On allyship: Shutting down debate

It has been three weeks since I wrote my essay about Jews and their allies, and I wanted to offer a followup.

Firstly, I won't be rejoining MetaFilter anytime soon. The moderators were shockingly absent in that thread, to the point that one apologized for his absence, and the resulting unmoderated discussion was so alienating to a number of Jews on the site that they likewise left. The thread is still open and still gets occasional comments, but seems to have wound its way down to a few commenters circling the same few subjects. This sense of irresolution has happened before on the site, in every past thread on antisemitism, and the problem persists.

The thread was instructive, in an unhappy way. The crux of it seemed to boil down to an impasse, and this is where the moderators are going to have to make a decision. The impasse is as follows: I, and several others, argue that discussions of antisemitism on the site must be taken in good faith. You do not need to agree with the conclusion, but you must not dismiss it outright, even when the subject is Israel.


There is a small group on the site that responds to this as though the request will cause an intolerable chilling effect on discussions of Israel. One person, in particular, argued that for every other group we can proceed from the assumption that they are acting in good faith when discussing oppression, but we cannot when it comes to the Jews. Jewish discussions of antisemitism will necessarily be tainted by our relationship with Israel, and therefore must be treated as suspect, as we are either blindly parroting pro-Israel viewpoints put forward by a vast pro-Israel propaganda outlet or are deliberately using charges of antisemitism to shield Israel from criticism.

This is galling. This is usually the point where I would say, yes, there are some Jews who unfairly throw around accusations of antisemitism where the subject of Israel is concerned, and, yes, I know they are irritating. I won't bother with that anymore. Those sorts of people exist in every group, and their abuse of the language of oppression should not be used as an excuse for ignoring discussions of oppression.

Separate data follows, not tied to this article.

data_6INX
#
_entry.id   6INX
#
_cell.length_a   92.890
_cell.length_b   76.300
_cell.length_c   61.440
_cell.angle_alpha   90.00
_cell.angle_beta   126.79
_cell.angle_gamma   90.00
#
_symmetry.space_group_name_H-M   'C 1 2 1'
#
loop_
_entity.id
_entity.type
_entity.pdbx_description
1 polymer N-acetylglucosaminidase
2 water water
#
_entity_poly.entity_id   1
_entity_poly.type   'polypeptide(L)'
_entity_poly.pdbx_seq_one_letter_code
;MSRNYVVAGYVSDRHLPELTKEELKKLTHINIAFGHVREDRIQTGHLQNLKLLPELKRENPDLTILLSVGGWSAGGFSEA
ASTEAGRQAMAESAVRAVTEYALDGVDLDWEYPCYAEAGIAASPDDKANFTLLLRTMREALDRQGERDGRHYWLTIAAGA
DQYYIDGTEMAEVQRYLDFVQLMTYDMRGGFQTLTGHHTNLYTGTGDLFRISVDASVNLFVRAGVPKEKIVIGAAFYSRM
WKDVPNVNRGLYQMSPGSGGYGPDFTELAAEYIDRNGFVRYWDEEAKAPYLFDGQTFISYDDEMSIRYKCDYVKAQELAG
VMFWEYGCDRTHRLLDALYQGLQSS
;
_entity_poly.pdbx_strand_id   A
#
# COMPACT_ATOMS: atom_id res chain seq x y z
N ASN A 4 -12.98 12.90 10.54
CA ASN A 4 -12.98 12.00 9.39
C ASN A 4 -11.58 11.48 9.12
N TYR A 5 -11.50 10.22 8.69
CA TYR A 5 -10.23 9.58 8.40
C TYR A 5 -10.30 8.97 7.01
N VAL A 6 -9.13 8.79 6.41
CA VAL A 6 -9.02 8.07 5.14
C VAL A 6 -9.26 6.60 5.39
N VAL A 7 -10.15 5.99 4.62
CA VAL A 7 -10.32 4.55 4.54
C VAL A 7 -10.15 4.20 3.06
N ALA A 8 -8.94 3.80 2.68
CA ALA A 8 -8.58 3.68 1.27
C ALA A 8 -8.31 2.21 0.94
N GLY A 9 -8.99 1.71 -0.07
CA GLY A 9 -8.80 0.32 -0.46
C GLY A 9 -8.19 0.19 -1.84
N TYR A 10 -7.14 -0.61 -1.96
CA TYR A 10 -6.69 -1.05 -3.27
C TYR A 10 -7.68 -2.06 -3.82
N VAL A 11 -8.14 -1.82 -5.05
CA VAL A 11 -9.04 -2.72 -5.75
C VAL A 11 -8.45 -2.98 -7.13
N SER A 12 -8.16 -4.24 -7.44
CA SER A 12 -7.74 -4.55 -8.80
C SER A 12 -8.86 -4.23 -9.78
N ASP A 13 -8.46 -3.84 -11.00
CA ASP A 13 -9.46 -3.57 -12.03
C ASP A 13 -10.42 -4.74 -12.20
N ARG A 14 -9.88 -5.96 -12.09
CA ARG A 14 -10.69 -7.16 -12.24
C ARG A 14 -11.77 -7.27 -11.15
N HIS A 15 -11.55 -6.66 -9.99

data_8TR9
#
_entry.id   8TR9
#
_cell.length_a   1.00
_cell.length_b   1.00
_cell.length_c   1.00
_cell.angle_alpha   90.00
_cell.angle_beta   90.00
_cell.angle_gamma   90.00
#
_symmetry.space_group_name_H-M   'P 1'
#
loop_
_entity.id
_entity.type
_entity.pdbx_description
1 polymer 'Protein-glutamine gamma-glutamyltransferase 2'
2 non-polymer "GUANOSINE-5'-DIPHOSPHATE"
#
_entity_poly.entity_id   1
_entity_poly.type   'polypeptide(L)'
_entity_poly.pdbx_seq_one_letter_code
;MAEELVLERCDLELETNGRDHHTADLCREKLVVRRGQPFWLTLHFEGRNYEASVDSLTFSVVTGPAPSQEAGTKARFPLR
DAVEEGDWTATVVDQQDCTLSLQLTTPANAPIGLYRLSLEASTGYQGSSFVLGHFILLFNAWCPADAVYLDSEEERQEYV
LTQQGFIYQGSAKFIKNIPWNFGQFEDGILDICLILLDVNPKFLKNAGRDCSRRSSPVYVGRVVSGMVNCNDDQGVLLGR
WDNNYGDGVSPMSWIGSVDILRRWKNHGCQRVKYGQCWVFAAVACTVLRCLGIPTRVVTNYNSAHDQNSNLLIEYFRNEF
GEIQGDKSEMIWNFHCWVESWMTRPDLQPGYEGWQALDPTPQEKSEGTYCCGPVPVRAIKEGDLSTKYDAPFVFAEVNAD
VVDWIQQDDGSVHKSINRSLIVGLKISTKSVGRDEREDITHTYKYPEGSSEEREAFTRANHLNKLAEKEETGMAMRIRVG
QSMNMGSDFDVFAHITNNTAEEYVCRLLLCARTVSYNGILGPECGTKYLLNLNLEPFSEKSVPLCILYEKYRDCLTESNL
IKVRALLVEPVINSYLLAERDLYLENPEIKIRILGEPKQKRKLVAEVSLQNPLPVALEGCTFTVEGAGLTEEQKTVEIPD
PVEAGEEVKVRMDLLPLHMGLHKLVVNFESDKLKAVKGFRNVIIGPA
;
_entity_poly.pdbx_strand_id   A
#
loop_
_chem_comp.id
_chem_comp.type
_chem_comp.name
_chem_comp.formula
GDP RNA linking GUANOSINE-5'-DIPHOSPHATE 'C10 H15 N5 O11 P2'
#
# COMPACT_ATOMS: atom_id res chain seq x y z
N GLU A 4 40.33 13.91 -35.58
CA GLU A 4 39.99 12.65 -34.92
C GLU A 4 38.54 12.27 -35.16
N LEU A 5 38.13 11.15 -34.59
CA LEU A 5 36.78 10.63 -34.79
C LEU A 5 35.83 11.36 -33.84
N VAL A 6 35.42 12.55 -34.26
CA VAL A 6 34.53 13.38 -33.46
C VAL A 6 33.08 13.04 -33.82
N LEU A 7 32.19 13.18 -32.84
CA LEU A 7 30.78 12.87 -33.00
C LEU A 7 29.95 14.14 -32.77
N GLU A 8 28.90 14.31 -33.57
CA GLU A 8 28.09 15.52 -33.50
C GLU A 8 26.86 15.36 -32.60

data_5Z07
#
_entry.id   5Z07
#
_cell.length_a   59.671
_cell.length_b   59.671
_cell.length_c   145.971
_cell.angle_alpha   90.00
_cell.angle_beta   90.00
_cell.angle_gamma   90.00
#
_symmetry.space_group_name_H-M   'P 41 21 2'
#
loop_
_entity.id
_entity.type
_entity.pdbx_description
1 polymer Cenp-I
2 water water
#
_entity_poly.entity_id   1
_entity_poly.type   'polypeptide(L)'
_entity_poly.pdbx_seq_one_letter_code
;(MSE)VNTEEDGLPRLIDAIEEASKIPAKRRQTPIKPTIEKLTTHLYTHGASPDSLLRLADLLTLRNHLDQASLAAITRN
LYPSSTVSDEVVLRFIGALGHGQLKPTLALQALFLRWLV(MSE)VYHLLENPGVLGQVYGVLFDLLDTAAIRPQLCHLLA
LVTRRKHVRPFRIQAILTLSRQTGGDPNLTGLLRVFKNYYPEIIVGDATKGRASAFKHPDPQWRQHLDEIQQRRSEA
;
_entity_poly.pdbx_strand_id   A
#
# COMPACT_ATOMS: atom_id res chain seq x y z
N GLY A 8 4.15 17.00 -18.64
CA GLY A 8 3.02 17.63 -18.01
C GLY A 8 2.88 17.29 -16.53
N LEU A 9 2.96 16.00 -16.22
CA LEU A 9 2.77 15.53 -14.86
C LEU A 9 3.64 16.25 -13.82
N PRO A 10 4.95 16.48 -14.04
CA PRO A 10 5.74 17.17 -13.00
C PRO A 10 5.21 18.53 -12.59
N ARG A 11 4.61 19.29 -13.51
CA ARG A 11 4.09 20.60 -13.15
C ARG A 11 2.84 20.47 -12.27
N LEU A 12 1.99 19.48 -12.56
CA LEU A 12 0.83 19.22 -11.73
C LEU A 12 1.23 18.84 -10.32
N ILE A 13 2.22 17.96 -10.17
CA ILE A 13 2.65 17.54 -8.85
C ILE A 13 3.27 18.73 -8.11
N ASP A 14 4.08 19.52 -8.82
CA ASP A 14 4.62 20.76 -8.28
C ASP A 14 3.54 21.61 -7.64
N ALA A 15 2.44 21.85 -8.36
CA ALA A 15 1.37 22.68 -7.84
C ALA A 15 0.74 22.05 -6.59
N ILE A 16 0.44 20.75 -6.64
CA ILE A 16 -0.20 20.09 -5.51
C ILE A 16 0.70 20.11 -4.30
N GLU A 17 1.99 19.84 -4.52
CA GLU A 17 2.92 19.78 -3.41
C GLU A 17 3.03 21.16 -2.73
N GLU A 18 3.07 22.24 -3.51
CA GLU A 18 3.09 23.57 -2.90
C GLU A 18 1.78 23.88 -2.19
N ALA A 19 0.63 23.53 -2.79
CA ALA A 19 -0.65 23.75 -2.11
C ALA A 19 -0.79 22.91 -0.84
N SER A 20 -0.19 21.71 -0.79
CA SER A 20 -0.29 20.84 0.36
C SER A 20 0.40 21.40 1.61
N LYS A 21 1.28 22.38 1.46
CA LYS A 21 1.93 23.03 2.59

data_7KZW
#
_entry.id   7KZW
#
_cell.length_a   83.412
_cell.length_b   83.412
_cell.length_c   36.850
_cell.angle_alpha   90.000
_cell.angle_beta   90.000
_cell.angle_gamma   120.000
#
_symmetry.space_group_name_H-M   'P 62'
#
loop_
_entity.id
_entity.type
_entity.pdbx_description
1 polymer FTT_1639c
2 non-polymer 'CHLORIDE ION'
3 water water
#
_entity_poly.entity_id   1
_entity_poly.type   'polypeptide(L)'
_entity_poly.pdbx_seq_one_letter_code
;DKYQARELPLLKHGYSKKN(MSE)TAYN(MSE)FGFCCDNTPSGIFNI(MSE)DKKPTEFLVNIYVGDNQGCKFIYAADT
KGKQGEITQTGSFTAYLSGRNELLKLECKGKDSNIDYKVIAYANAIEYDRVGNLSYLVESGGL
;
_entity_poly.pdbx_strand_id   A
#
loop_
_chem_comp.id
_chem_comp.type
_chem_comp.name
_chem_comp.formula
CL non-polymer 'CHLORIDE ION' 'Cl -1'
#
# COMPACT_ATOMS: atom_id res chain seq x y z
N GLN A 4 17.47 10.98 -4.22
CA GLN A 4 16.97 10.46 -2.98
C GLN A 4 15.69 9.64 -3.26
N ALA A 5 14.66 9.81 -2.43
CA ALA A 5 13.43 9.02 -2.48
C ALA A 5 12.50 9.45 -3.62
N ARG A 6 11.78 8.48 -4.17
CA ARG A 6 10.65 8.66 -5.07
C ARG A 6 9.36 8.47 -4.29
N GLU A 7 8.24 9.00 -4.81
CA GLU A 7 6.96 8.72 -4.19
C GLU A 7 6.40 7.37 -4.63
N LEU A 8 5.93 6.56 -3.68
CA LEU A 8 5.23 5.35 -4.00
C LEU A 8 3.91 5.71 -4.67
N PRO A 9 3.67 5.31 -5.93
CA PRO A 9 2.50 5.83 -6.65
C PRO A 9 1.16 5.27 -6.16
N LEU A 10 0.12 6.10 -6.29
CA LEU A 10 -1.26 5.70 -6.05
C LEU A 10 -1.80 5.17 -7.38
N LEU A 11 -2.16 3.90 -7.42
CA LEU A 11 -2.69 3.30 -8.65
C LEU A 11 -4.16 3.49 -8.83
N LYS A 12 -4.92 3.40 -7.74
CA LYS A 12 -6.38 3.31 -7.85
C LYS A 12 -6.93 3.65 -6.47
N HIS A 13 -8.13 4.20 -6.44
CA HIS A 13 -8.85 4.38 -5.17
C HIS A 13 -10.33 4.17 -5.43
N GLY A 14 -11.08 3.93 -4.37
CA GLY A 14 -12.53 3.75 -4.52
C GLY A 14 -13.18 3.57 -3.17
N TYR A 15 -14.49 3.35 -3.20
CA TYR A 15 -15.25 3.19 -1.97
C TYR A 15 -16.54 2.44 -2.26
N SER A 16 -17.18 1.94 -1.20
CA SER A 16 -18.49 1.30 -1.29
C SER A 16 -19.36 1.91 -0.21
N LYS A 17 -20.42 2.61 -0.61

I have also dealt with those people, and they represent a minority Jewish opinion that sides itself with Israeli hard-line right wing politics. American Jews solidly back the two-state solution -- 80 percent. A plurality of American Jews find Israel's illegal settlements in Palestinian territories detrimental to Israel's peace process. As a whole, American Jews do not serve at the pleasure of Israel, we do not exist as unpaid propagandists for the country, and we are frequently publicly critical of the state.

Beyond this, I suppose I am part of the press mechanism that the commenter viewed as pro-Zionist propaganda, as community news editor of a Jewish newspaper. I've only had the job for three months, but in that time our coverage has included an awful lot that is explicitly critical of Israeli politics, especially that of the right wing Likud party.

Propaganda for Israel

We republish a great deal of material from the Jewish Telegraphic Agency, and I suppose you can go to their website and see for yourself if they could fairly be described as pro-Zionist propaganda. If you search for stories about antisemitism, of the past 20 stories, only four of them are about Israel or Zionism in any significant way: Two are about a student from McGill who enjoined students to "punch a Zionist"; one is about the new US envoy to Israel, David Friedman, who is controversial precisely for throwing around accusations of antisemitism and for calling Jews who disagree with him kapos; and one about Marine Le Pen of France's National Front Party saying Jews in France would have to give up dual citizenship with Israel.

You'd be hard-pressed to make the case that any of these four stories use the charge of antisemitism to deflect against criticism of Israel, and the one about Friedman is implicitly critical of him for his abuse of the charge of antisemitism. In the meanwhile, the last 20 stories about Israel include a story about Angela Merkel canceling a join cabinet meeting with Israel over illegal settlements and a story about Israel’s president reportedly saying outpost law makes the country look like an "apartheid state." None of these stories suggest that these critical viewpoints are antisemitic. There is a lot of criticism of Israel's policies published in American Jewish newspapers.

But I shouldn't have to go through and make a case that the Jewish press is not merely a propaganda organ for Israel. The idea that American Jews have divided loyalties and so cannot be trusted to honestly represent their viewpoints in discussion is an antisemitic viewpoint. It paints Jews as untrustworthy citizens, as shifty, and as manipulators of the press, all historical antisemitic charges against the Jews.

And yet it was allowed to stand. Moreover, none of the people in the thread who were afraid accusations of antisemitism would have a chilling effect spoke out against this. This suggests to me that, even if they didn't necessarily agree with it, they found it to be non-controversial. You would think that if someone said, hey, there is this minority group that has suffered two thousand years of oppression, but they cannot be trusted to discuss it because they either manipulate the press or are brainwashed by it, someone might take pause, but apparently not where Jews are concerned. Conveniently, this means that the only people who can be trusted to discuss antisemitism are the very people responsible for antisemitism and who benefit from it.